Feed kids peanuts early on to avoid allergies, new research suggests

WATCH: A new study suggests that young kids should be exposed to peanuts to help avoid peanut allergies. As Ross Lord reports, the findings could apply to more foods.

It’s advice that’s going against the grain, but new research is suggesting that feeding peanuts to babies as early as four months old could lessen the risk of allergies.

The findings are controversial because they contradict previous recommendations. Parents are often told to delay the introduction of peanuts to infants at risk of developing allergies but British researchers are now saying that an early start decreases the chances of becoming intolerant.

Keep in mind, peanut allergies have been steadily on the rise in recent decades. It’s more than doubled in the past 10 years across North America, and affects up to three per cent of kids.

Peanut allergies start early in life, kids rarely outgrow them and there is no cure.

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READ MORE: Did dated recommendations contribute to a spike in food allergies in kids?

For their research, doctors out of King’s College London worked with 640 infants from four to 11 months old. They were considered at high risk of developing peanut allergies because they had a pre-existing egg allergy or they were dealing with eczema.

WATCH: A new study suggests many peanut allergies can be prevented. Researchers say their findings could lead to major changes in food allergy guidelines. Mark McAllister reports.

Half of the kids were assigned to eating peanut-containing foods three or more times each week, while their counterparts had to avoid peanuts until they were five years old. Both groups had to fill out food questionnaires for the duration of the study.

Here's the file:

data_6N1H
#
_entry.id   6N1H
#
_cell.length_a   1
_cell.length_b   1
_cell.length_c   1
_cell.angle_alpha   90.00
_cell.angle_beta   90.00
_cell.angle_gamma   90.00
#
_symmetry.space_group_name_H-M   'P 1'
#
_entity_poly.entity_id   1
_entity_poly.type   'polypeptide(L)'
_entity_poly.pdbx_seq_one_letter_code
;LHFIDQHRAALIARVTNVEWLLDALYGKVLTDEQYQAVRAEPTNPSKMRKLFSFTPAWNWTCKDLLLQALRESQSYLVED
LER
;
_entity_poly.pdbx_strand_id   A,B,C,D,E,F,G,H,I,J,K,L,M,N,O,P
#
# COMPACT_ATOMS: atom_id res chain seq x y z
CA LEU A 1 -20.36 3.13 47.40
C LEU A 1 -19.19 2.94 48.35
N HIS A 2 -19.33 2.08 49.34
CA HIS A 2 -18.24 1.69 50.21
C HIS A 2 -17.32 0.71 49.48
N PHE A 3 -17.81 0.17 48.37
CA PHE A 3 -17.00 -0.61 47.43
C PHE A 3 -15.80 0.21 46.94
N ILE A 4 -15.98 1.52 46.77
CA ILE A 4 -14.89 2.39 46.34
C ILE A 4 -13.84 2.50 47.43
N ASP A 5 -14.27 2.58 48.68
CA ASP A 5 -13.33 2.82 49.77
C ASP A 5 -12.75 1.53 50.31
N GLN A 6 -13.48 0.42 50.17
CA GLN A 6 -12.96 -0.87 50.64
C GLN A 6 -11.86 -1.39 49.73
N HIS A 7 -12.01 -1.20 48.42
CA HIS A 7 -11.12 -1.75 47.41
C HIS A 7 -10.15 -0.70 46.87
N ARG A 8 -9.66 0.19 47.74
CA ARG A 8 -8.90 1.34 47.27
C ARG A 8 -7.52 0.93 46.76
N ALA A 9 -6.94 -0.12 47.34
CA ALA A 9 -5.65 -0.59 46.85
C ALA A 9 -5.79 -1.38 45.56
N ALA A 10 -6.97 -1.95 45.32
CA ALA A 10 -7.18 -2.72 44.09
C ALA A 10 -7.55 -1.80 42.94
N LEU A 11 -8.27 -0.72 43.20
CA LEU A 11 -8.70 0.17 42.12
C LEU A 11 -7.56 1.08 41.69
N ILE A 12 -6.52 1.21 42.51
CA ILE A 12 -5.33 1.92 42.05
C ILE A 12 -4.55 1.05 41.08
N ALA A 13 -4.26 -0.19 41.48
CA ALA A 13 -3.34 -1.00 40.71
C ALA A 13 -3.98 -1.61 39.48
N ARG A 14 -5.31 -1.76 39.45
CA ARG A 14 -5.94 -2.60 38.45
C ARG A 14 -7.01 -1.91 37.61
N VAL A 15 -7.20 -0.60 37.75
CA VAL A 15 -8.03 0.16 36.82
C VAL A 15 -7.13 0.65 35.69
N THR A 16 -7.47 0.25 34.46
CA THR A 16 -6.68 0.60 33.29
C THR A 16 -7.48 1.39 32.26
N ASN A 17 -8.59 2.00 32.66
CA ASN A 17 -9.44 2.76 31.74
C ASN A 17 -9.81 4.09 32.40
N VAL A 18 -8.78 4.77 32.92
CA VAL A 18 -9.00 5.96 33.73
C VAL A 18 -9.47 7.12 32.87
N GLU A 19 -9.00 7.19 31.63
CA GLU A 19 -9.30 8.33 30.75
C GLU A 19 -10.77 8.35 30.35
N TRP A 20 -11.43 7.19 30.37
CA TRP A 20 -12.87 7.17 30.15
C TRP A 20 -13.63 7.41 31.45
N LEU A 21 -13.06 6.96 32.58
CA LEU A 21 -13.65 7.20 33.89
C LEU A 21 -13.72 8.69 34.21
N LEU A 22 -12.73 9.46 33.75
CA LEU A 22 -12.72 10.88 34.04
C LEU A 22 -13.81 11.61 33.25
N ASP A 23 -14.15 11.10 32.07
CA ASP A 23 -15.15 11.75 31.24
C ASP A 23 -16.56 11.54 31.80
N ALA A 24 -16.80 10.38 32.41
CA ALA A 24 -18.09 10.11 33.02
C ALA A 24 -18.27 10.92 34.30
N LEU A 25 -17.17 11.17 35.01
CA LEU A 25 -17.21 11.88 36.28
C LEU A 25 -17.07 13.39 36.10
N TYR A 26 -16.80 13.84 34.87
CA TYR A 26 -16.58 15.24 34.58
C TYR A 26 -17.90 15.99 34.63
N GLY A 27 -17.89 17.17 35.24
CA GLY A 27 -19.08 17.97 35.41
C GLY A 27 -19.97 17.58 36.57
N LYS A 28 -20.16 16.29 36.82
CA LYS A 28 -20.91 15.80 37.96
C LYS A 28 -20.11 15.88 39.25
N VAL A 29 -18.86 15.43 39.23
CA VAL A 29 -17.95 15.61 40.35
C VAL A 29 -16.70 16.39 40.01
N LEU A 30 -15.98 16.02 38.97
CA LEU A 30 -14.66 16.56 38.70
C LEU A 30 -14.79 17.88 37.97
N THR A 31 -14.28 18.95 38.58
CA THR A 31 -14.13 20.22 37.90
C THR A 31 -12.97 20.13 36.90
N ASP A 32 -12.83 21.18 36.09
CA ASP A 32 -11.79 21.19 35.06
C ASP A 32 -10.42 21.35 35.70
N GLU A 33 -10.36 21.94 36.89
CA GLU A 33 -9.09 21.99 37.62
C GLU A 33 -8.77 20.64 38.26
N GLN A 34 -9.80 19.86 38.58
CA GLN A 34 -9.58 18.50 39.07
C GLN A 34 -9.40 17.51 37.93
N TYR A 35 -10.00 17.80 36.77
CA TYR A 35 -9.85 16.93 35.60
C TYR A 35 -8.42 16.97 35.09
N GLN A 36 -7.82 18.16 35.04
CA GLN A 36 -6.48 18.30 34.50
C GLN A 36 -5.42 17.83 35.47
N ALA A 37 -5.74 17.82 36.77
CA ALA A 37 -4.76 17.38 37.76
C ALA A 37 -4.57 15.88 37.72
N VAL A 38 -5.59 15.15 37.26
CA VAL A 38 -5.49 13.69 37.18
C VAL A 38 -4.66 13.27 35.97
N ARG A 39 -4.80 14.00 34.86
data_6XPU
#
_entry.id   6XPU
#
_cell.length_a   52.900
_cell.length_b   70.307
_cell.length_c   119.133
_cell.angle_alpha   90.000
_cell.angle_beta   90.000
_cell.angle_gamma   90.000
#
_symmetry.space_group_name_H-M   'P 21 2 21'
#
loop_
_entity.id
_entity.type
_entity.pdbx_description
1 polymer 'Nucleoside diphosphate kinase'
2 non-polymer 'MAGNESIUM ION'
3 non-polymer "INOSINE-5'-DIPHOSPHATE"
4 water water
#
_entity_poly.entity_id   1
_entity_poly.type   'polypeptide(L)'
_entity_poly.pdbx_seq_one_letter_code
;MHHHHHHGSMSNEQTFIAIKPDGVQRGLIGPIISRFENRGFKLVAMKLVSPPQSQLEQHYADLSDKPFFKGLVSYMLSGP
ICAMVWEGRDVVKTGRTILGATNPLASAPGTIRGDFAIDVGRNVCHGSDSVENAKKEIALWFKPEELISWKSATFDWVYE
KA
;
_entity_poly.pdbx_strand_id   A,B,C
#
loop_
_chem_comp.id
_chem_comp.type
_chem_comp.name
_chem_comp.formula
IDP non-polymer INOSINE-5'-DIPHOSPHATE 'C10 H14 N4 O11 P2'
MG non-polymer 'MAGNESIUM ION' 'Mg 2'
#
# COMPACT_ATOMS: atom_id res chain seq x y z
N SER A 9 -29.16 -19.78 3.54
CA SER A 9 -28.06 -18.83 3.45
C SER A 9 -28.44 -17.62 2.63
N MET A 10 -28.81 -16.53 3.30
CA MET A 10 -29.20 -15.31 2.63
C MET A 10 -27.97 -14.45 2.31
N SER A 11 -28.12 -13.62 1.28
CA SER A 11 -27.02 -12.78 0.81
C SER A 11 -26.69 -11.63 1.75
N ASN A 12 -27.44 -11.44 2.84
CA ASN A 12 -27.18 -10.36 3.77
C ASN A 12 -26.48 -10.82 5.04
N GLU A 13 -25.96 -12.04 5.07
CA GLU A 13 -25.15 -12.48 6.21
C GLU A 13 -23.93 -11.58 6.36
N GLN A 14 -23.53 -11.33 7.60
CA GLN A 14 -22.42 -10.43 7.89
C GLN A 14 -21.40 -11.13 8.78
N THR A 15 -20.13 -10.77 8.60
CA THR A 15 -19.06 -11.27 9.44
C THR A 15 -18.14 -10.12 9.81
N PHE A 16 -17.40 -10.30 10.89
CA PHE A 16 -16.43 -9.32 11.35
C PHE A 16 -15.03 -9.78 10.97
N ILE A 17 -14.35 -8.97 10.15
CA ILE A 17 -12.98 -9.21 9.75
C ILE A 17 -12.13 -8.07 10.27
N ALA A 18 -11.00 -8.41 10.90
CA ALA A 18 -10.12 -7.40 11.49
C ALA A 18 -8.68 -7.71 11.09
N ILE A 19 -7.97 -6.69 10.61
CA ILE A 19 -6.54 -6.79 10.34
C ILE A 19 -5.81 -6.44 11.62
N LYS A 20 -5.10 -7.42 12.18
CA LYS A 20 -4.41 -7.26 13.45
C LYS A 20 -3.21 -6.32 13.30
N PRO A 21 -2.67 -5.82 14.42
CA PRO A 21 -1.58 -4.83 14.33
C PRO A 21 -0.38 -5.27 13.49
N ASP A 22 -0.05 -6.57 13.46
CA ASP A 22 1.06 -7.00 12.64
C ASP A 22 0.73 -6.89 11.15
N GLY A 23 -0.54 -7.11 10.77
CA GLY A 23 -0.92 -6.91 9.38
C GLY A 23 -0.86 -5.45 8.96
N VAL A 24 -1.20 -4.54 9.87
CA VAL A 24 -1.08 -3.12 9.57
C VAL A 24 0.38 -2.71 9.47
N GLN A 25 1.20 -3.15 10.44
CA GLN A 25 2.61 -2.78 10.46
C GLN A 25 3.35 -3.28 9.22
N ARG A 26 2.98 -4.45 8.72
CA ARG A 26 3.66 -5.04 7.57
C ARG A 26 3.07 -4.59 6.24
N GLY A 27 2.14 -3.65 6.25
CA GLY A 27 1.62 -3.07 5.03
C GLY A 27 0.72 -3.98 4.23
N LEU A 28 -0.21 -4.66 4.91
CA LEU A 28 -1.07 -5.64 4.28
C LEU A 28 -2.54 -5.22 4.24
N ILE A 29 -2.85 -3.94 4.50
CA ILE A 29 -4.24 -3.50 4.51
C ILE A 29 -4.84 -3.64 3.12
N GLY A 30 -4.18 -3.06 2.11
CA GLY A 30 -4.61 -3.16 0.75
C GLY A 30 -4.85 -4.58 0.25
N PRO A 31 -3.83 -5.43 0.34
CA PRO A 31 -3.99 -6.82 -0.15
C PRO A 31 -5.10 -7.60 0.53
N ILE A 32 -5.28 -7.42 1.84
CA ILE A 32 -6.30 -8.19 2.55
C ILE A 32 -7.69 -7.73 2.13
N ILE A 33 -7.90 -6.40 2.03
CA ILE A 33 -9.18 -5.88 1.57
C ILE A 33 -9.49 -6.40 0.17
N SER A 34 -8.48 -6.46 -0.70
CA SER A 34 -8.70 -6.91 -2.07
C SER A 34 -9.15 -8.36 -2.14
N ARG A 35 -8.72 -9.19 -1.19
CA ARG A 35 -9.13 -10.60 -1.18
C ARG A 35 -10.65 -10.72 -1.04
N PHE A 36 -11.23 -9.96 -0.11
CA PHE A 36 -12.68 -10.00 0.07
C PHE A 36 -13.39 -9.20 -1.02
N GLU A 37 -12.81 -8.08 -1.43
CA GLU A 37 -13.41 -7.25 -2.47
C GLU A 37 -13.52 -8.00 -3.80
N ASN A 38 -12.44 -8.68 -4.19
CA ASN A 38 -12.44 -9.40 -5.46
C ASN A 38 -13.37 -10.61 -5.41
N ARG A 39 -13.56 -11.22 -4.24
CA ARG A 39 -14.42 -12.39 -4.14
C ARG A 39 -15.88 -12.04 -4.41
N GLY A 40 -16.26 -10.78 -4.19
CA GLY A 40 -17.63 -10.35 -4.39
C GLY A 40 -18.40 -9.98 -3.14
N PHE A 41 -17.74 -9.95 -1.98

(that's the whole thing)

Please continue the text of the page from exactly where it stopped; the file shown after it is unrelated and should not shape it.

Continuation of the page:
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(Peanuts weren’t fed to the kids because of a choking hazard. Instead, the researchers used a small amount of peanut protein that was fed to the kids a few times each week.)

READ MORE: 5 common food allergies – How much is enough to trigger a reaction?

Turns out, only a small portion of the kids who ate peanuts as they were advised to developed peanut allergies at the five-year-old mark.

Only three per cent of the high-risk group that was raised eating peanuts developed allergic reactions. A staggering 17 per cent of the group who avoided peanuts ended up allergic to the food.

“This represents a greater than 80 per cent reduction in the prevalence of peanut allergy,” the researchers say.

Based on their findings, they say that early and continued consumption of foods with peanuts is safe and linked to decreasing the odds of developing an allergy.

“Deliberate avoidance of peanut in the first year of life is consequently brought into question as a strategy to prevent allergy,” they conclude.

It’s almost intuitive to experts weighing in on the findings.

READ MORE: What doctors are warning about parents about allergies and asthma in kids

“The earlier you introduce peanuts, the more likely you are to become tolerant to peanuts,” Dr. Brian Schroer, a pediatric allergic at the Cleveland Clinic said.

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“Tolerance is the goal.”